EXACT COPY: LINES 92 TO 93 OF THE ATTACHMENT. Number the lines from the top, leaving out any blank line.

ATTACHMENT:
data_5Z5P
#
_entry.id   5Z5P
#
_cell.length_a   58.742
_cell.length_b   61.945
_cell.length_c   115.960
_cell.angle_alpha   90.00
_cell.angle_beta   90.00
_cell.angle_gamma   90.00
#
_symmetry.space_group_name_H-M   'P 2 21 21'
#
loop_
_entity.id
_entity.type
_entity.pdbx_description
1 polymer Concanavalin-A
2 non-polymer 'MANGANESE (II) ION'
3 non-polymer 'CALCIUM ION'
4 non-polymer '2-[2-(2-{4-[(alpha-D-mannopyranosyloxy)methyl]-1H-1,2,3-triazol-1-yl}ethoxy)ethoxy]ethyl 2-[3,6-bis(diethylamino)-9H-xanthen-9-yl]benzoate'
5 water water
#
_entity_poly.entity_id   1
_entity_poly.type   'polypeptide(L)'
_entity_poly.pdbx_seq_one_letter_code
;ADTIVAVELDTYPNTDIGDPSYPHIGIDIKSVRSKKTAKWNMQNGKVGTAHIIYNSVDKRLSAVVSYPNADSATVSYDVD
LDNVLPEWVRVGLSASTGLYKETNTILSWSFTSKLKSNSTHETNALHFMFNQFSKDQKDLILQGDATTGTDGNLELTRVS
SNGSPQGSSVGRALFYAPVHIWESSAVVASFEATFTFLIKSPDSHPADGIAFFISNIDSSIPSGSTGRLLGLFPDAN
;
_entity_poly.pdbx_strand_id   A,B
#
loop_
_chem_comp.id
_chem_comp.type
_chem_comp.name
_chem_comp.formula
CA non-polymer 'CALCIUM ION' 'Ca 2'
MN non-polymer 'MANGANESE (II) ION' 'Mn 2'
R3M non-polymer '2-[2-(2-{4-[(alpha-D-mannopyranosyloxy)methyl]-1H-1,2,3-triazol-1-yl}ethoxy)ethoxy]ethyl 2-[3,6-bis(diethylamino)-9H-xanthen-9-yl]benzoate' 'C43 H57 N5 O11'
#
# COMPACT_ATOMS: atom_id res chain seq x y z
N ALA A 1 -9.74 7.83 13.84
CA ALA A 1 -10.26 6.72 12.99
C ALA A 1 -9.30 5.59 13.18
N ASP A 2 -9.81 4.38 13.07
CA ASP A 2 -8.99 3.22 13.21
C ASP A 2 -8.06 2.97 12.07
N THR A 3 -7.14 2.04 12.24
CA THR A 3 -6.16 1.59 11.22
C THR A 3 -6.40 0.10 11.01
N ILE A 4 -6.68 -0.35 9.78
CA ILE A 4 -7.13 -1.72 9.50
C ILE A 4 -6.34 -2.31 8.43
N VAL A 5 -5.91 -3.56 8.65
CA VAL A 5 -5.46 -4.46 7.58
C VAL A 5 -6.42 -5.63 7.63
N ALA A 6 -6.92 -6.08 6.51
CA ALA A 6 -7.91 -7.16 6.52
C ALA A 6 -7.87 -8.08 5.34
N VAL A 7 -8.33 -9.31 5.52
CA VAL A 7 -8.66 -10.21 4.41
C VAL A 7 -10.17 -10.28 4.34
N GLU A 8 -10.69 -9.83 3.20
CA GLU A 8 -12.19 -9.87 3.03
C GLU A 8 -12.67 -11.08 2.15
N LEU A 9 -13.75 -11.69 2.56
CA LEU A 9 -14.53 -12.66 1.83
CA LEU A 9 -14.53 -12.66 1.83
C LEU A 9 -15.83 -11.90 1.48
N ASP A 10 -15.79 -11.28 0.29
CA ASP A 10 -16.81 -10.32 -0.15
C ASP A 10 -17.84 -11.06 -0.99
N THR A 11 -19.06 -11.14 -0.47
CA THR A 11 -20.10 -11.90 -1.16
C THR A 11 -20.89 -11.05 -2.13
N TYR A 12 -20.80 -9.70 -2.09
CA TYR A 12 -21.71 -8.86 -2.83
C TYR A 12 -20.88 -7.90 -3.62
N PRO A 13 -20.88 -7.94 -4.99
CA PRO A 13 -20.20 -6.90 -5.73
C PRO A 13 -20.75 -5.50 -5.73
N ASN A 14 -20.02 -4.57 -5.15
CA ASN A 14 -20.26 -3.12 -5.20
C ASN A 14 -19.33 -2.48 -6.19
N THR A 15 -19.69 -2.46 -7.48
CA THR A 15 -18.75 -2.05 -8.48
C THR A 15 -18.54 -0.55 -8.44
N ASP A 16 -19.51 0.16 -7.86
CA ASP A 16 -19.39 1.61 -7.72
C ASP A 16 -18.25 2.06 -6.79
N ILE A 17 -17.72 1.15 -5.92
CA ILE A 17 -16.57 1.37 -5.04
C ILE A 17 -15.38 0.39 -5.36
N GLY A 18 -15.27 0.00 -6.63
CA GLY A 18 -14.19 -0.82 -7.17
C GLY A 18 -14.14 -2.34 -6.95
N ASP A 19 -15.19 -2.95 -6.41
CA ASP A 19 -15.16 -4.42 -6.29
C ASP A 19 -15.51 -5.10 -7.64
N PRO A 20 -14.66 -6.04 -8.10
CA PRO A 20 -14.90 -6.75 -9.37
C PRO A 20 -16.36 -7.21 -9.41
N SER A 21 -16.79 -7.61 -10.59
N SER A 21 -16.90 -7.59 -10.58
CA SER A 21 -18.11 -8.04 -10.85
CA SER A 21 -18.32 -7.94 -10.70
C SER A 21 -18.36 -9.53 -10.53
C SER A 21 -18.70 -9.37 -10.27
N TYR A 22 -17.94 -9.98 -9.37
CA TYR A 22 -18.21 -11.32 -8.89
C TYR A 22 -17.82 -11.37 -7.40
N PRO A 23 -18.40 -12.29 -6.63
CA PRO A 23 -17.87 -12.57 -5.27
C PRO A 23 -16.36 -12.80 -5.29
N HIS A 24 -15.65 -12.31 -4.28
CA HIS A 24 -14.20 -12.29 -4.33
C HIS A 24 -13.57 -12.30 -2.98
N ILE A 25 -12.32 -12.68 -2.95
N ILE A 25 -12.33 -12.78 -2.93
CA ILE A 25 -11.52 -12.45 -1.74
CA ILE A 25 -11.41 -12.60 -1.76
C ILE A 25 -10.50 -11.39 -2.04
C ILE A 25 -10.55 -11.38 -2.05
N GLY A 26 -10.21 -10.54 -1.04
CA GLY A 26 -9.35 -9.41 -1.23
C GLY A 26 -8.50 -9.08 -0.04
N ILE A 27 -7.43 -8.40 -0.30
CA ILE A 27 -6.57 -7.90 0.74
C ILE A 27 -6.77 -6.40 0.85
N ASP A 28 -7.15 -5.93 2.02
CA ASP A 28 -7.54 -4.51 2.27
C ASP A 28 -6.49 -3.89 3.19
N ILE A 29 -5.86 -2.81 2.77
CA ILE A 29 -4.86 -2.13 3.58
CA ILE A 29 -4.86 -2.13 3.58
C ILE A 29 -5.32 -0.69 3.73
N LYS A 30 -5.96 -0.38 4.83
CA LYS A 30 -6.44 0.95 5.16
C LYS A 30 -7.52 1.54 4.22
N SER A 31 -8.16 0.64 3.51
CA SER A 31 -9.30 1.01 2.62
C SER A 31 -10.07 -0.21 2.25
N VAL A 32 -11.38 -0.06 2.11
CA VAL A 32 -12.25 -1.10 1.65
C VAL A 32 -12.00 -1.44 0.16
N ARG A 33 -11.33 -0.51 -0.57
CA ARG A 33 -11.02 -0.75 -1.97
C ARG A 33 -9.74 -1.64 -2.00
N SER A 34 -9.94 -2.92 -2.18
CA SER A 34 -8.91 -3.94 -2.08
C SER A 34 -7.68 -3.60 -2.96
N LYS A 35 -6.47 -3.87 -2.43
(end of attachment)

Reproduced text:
N ILE A 17 -17.72 1.15 -5.92
CA ILE A 17 -16.57 1.37 -5.04